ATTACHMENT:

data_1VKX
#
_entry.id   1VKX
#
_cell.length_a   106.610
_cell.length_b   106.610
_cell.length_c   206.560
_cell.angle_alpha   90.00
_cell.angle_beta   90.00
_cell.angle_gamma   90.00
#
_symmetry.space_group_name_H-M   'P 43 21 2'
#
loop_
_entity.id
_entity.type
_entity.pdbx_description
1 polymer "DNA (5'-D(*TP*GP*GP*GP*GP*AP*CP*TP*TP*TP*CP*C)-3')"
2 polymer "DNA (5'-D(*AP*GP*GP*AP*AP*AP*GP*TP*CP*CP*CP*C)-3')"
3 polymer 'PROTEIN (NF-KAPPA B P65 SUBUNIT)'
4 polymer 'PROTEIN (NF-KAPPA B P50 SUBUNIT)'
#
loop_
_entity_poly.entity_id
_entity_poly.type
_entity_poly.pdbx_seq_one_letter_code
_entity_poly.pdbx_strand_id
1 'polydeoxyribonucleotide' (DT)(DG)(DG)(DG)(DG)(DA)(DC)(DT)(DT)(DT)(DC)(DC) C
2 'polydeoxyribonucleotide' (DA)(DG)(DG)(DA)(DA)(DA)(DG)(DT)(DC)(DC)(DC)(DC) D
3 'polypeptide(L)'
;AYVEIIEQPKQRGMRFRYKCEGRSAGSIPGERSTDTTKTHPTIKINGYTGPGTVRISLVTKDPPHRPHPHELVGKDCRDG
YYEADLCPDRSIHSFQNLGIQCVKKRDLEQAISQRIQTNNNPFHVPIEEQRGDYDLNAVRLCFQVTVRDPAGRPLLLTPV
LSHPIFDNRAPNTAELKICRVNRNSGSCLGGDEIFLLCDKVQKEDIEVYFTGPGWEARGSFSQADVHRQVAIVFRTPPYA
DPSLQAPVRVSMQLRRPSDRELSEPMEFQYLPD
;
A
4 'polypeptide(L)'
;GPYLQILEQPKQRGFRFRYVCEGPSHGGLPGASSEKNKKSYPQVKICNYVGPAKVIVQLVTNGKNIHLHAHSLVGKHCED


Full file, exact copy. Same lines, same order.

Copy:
data_1VKX
#
_entry.id   1VKX
#
_cell.length_a   106.610
_cell.length_b   106.610
_cell.length_c   206.560
_cell.angle_alpha   90.00
_cell.angle_beta   90.00
_cell.angle_gamma   90.00
#
_symmetry.space_group_name_H-M   'P 43 21 2'
#
loop_
_entity.id
_entity.type
_entity.pdbx_description
1 polymer "DNA (5'-D(*TP*GP*GP*GP*GP*AP*CP*TP*TP*TP*CP*C)-3')"
2 polymer "DNA (5'-D(*AP*GP*GP*AP*AP*AP*GP*TP*CP*CP*CP*C)-3')"
3 polymer 'PROTEIN (NF-KAPPA B P65 SUBUNIT)'
4 polymer 'PROTEIN (NF-KAPPA B P50 SUBUNIT)'
#
loop_
_entity_poly.entity_id
_entity_poly.type
_entity_poly.pdbx_seq_one_letter_code
_entity_poly.pdbx_strand_id
1 'polydeoxyribonucleotide' (DT)(DG)(DG)(DG)(DG)(DA)(DC)(DT)(DT)(DT)(DC)(DC) C
2 'polydeoxyribonucleotide' (DA)(DG)(DG)(DA)(DA)(DA)(DG)(DT)(DC)(DC)(DC)(DC) D
3 'polypeptide(L)'
;AYVEIIEQPKQRGMRFRYKCEGRSAGSIPGERSTDTTKTHPTIKINGYTGPGTVRISLVTKDPPHRPHPHELVGKDCRDG
YYEADLCPDRSIHSFQNLGIQCVKKRDLEQAISQRIQTNNNPFHVPIEEQRGDYDLNAVRLCFQVTVRDPAGRPLLLTPV
LSHPIFDNRAPNTAELKICRVNRNSGSCLGGDEIFLLCDKVQKEDIEVYFTGPGWEARGSFSQADVHRQVAIVFRTPPYA
DPSLQAPVRVSMQLRRPSDRELSEPMEFQYLPD
;
A
4 'polypeptide(L)'
;GPYLQILEQPKQRGFRFRYVCEGPSHGGLPGASSEKNKKSYPQVKICNYVGPAKVIVQLVTNGKNIHLHAHSLVGKHCED